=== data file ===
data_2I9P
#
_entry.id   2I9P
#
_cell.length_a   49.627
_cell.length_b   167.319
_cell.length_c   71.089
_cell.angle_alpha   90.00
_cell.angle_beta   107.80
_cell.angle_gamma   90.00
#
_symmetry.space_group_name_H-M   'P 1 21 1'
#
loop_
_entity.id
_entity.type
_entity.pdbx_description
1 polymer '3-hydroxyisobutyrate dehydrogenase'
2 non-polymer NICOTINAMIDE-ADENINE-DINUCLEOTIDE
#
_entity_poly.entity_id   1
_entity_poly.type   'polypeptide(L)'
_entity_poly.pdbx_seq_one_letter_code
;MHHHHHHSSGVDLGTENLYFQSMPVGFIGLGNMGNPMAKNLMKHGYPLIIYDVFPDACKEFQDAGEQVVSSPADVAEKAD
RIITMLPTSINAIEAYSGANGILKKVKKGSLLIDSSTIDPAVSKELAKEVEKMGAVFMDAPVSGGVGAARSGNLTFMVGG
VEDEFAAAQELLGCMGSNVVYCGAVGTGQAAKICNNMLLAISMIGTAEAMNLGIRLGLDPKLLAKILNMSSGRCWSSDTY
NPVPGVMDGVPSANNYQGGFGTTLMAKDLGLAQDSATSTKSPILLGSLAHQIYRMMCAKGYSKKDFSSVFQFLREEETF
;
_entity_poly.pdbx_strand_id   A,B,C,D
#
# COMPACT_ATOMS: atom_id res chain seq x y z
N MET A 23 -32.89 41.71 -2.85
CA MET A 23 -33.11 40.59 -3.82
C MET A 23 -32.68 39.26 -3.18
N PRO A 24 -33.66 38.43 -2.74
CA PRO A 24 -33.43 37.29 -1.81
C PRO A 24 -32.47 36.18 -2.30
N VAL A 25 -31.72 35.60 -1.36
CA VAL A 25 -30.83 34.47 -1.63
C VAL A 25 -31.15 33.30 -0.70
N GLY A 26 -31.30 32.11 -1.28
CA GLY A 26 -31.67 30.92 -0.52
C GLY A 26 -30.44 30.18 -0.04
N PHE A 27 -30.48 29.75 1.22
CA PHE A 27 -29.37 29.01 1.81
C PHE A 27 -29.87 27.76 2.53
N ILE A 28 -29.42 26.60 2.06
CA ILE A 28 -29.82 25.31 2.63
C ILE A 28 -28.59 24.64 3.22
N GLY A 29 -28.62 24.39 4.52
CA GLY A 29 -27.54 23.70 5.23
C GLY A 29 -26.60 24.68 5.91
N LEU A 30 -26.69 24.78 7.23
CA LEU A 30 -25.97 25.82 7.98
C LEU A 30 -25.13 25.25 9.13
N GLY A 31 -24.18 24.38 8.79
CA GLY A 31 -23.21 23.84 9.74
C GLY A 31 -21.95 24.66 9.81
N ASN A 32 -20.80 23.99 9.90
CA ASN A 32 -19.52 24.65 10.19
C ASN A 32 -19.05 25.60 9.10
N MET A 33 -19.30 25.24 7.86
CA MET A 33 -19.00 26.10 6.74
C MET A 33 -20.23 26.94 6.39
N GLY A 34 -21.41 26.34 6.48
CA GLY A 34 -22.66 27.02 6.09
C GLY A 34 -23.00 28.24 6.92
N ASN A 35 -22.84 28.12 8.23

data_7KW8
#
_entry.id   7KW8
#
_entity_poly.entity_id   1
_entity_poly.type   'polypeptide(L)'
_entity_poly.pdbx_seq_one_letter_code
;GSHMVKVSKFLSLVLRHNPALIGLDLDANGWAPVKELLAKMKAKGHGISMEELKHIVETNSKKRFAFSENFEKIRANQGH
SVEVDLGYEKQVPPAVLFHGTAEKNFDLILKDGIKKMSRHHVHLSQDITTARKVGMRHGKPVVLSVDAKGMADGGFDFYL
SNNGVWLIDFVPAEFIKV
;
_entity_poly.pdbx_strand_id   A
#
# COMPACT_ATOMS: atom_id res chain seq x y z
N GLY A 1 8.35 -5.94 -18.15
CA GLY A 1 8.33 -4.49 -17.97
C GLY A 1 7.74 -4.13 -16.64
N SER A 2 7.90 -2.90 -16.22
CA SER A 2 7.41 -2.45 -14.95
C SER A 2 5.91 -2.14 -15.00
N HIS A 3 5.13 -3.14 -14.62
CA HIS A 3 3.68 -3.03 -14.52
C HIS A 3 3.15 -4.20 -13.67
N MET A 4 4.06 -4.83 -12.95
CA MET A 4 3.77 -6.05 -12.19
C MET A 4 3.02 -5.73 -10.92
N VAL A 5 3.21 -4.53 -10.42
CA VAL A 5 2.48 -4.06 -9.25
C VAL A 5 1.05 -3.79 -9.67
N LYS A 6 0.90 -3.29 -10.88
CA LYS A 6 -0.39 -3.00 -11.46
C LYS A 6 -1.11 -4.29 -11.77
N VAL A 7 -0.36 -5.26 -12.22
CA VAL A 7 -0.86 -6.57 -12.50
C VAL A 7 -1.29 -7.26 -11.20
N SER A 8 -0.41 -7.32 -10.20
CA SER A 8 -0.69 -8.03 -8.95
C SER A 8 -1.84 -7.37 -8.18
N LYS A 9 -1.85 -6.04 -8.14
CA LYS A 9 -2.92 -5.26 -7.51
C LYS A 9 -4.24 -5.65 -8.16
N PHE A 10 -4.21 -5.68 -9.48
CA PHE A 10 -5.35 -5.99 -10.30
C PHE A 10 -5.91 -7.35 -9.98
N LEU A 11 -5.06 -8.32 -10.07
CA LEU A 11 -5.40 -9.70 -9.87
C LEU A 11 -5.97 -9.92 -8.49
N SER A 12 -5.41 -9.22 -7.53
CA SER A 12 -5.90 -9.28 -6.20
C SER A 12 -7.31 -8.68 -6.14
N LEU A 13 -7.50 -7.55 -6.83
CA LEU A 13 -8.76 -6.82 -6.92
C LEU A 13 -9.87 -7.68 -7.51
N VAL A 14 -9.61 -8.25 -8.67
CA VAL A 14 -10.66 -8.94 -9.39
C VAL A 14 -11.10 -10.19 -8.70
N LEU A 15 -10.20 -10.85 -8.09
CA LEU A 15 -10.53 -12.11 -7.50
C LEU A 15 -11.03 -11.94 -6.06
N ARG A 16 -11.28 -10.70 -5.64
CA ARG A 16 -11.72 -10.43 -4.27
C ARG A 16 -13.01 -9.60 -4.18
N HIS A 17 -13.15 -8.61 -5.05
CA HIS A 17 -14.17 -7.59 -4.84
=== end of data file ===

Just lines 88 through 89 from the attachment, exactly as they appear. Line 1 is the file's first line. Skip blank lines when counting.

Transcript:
C SER A 2 5.91 -2.14 -15.00
N HIS A 3 5.13 -3.14 -14.62